While I was getting a good photo of the gull above, a pair of mute swans came flying up the channel, close enough for me to get these.
The sounds that come from their wings as they fly is something to hear, which you can do some distance away since it’s so loud.
I went back to a short lens for this photo of the USS Silversides at dock. It’s hard to believe that this was all open water two weeks ago.
From there, I drove around Muskegon Lake to where Bear creek drains Bear Lake into Muskegon Lake to make a few more attempts at getting a perfect shot of a mallard. This may not be perfect, but it’s a darned good photo of a female mallard.
That was shot with the 70-200 mm lens and 1.4X tele-converter, as was this photo of a male.
Not bad, but he wouldn’t show me the blue patches on his wings, and I don’t like the reflections off the water on his side. I tried the zoom lens, thinking that I could zoom out for close-ups, or zoom in when a mallard came flying past me…
…but that didn’t work as well as I had hoped that it would.
As I was playing with the tame mallards that were willing to stay very close to me, I discovered where all the other species of ducks that are normally found in the Muskegon area where hiding, farther up Bear Creek, right on the edge of the ice shelf on Bear Lake. Every once in a while, one or two individuals of the other species would drift down closer to me, but never close enough for a really good photo of them. There were ring-billed, redhead, common goldeneye, and common mergansers there, but all that I got photos of were this…
…and a male redhead.
To show the size difference between those two species, here they are together.
As the two male redhead ducks headed back to the safety of the ice pack, the one in the rear blinked its nictitating membrane so I included this photo to show you what it looks like.
You can’t see the membrane, but you can see how it makes the duck’s eye look funny in my photo when compared to the one above this one.
I went back to trying to get the perfect mallard photo, but failed again.
I also shot a few photos of the Pekin ducks there.
They must have thought that it was spring…
…from their behavior. 😉
If it hadn’t been quite so cold, I probably would have hung around there photographing the ducks until sunset, but I needed to warm up, so I drove to Muskegon State Park to shoot this one.
I really wanted a tighter shot, but I didn’t dare wait, as the light was changing as the clouds moved in and out from in front of the sun. It was a good thing that I didn’t wait, after I shot that one, I was in the process of switching to the 70-200 mm lens when the light changed for the worse. I waited a few minutes, then I headed for the last stop of the day, Duck Lake State Park. I arrived a little early, which gave me time to eat a snack before going out in the cold again, and as I was eating, it dawned on me to shoot this one from my car window.
After my snack, I tried to get this scene composed better than in a previous attempt.
The deep snow covering the dune that I was walking on top of didn’t help my efforts. So, I returned to the base of the dune to shoot this.
From there, I crossed the bridge to set-up for the sunset, which while lacking vivid colors, I found to be very beautiful, and also, very peaceful.
The better view was to my right.
You can see how many people had visited that day from all the tracks, darn!
Then, I turned back to the left to catch the last of the colorful sky that evening.
My plan had been to photograph the moon rising over Duck Lake, but that plan was foiled by a cloud bank that obscured the horizon, so I packed it in, and came home.
All this week, the weather forecast had said that Sunday was going to be almost like Saturday, but with a few more clouds, wrong. I was up before sunrise, only to be disappointed to find that it was completely overcast. That left out any sunrise, moon set photos. So, hoping that the sun would make an appearance later in the day, I headed for the Muskegon Wastewater facility to look for birds.That was a mistake, as not only was it cloudy and gloomy, shortly after I arrived, it began to mist with a few snowflakes now and then. I did find this belted kingfisher still hanging around.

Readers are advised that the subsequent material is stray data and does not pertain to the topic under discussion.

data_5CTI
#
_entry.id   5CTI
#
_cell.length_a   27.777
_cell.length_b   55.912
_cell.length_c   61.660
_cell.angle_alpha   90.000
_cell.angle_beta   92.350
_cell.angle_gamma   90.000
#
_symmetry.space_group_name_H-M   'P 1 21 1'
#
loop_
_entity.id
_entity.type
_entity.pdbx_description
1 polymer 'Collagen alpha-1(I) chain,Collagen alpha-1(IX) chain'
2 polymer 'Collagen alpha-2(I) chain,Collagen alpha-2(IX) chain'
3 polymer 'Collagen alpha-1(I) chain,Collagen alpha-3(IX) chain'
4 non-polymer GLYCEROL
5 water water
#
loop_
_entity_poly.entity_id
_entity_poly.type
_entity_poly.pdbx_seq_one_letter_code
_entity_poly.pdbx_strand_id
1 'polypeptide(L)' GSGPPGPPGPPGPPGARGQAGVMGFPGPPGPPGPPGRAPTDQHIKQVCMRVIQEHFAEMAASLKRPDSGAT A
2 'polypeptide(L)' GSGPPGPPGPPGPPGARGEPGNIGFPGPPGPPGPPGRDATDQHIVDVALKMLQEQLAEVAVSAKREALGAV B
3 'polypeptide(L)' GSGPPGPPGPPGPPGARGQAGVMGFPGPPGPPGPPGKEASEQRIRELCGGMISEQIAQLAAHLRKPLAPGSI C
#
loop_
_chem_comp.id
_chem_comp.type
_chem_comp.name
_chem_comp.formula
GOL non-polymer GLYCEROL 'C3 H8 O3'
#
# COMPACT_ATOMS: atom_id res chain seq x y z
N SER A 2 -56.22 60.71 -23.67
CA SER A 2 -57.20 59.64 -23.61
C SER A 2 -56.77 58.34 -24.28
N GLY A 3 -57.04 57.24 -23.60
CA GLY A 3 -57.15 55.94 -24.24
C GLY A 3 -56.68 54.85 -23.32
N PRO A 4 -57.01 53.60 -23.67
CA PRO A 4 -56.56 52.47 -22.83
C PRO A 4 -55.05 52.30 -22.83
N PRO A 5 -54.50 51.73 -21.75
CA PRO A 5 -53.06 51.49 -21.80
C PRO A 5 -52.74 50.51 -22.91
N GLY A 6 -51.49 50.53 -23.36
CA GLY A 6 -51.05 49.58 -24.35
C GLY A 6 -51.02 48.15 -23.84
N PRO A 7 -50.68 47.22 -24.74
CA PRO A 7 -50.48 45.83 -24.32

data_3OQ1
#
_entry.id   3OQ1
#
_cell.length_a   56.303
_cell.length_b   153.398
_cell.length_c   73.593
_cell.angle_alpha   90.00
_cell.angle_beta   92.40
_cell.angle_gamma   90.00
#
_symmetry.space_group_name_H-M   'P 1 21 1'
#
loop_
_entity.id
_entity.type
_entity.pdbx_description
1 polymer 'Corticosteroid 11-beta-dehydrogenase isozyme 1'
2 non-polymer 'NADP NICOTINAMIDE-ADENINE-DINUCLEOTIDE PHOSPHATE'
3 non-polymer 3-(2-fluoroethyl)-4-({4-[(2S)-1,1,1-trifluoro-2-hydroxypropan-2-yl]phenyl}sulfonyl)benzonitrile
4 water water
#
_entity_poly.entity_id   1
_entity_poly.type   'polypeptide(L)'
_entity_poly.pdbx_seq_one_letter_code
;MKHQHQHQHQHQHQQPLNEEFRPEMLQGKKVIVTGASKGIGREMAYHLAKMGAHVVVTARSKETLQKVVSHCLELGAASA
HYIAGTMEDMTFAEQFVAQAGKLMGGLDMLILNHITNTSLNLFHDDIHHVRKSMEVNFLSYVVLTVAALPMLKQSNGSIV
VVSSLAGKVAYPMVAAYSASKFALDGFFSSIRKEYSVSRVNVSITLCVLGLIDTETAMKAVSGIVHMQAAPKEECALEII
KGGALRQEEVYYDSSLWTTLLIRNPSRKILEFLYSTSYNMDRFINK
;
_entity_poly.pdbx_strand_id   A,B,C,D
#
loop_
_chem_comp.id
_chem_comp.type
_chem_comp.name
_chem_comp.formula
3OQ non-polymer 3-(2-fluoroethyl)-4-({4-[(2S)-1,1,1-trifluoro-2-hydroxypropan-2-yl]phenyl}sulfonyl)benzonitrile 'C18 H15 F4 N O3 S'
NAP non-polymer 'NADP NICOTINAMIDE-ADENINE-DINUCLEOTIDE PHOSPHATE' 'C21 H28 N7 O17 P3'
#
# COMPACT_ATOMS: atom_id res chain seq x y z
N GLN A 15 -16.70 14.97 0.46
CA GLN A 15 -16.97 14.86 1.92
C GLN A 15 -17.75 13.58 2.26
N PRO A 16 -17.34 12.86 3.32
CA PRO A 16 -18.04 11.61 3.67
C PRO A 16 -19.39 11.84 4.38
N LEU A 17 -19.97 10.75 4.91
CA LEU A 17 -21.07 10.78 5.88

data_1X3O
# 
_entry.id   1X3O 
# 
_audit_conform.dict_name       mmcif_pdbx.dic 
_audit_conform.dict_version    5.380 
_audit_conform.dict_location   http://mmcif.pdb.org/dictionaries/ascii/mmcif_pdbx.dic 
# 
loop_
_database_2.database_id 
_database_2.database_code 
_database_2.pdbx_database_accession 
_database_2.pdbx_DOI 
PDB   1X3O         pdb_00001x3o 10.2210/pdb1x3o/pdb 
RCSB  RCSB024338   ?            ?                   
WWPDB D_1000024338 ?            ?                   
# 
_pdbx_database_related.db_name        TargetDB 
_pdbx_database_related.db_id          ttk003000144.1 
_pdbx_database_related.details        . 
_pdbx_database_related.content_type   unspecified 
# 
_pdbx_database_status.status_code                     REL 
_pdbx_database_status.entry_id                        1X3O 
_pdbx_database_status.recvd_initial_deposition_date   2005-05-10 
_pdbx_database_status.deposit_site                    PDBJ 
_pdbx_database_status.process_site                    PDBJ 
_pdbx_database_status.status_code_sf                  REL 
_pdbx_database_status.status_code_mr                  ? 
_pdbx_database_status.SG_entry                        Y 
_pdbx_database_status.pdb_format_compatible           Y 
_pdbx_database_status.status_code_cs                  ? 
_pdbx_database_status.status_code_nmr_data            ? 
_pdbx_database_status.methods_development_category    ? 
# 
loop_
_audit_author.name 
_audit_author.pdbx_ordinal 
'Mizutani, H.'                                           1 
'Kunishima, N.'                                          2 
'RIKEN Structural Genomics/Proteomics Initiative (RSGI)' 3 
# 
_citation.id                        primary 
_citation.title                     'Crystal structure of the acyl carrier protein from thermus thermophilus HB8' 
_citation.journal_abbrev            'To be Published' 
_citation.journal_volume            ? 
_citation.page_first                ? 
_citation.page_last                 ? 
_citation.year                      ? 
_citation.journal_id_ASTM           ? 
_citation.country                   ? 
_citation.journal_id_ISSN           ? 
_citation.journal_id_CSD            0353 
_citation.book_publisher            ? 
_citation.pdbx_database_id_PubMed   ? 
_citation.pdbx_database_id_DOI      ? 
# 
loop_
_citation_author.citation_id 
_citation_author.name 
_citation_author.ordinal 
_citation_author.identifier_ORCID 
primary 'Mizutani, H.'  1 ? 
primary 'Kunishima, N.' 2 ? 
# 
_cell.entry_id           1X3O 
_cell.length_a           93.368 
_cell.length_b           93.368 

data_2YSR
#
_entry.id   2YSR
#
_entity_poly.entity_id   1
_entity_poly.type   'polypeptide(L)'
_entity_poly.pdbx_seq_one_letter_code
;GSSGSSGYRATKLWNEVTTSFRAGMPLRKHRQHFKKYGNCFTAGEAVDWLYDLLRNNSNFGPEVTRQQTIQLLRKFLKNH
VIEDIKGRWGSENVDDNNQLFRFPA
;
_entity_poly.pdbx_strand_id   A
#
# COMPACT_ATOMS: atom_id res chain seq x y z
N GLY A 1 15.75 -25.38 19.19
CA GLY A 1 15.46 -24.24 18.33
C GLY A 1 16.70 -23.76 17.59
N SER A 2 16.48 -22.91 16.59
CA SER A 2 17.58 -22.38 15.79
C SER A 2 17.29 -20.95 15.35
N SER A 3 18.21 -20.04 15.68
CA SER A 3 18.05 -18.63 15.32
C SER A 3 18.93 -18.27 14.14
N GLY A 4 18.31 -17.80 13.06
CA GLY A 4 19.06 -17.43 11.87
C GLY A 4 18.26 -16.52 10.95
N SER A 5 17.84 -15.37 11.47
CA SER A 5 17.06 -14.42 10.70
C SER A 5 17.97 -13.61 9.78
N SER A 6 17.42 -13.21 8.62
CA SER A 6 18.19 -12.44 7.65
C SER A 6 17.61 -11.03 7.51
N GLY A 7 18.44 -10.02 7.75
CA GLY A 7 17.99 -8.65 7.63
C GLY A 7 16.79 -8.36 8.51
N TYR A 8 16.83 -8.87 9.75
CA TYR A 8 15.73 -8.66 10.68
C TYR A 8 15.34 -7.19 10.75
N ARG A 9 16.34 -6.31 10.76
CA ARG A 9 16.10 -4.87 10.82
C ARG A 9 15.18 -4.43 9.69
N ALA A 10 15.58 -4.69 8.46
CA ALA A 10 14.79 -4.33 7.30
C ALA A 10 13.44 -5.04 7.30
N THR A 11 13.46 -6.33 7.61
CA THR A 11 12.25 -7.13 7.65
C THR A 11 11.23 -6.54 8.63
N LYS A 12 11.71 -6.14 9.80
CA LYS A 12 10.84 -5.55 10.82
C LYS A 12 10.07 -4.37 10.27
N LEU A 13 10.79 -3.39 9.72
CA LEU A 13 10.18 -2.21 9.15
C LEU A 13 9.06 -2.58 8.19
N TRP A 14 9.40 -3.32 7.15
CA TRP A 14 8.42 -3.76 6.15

But, I never found a snowy owl or other interesting species of bird, other than bald eagles. There were at least half a dozen eagles there, here are my two best photos of a juvenile in flight.
Believe me, I hung out around the eagles for quite a while trying to get better images, but they all refused to cooperate by coming any closer, except for one that snuck up on me. By the time that I got him in the viewfinder and in focus, all that I got of him was one wing, his feet and tail, so I won’t even post that one. I do have a few photos of the juveniles that were chasing each other around to establish their pecking order within the flock, but I’ll save those for my next post, since they were shot at too long a distance to be good.
I was able to observe the eagles, albeit at a distance, there were several juveniles and at least two adults, all hanging out at the Muskegon County landfill, which is adjacent to the wastewater facility. It was insightful to watch the interactions between the eagles, and also the crows that were there in great numbers, as you may imagine. Occasionally, the crows would find their courage and mob one of the eagles, but for the most part, the eagles ignored the crows when they did so. It was also difficult to put a firm number on the eagles there, as one would fly off, and a few minutes later, that one or another would return. I was too far away to be able to see their markings well enough to recognize all the individuals there. I did see one that was much lighter than all the others which I could tell from the others, and the two adults because of their coloration. I just wish that I could have gotten a little closer, and/or that the light had been better.
I could tell that the weather wasn’t going to improve, so I came home and went for a walk here despite the gloomy conditions. I shot one photo of ice in the creek, but I probably won’t post it since it isn’t very good either.
Because of the change in my work schedule, I had Monday off as well as the weekend. Right up until Sunday night the weather forecast had been for a cloudy day, wrong. It turned out to be a beautiful day, so I spent quite a bit of time outside around home here. But, I’ve gone on long enough, and posted too many photos already, so that’s where my next post will begin.
That’s it for this one, thanks for stopping by!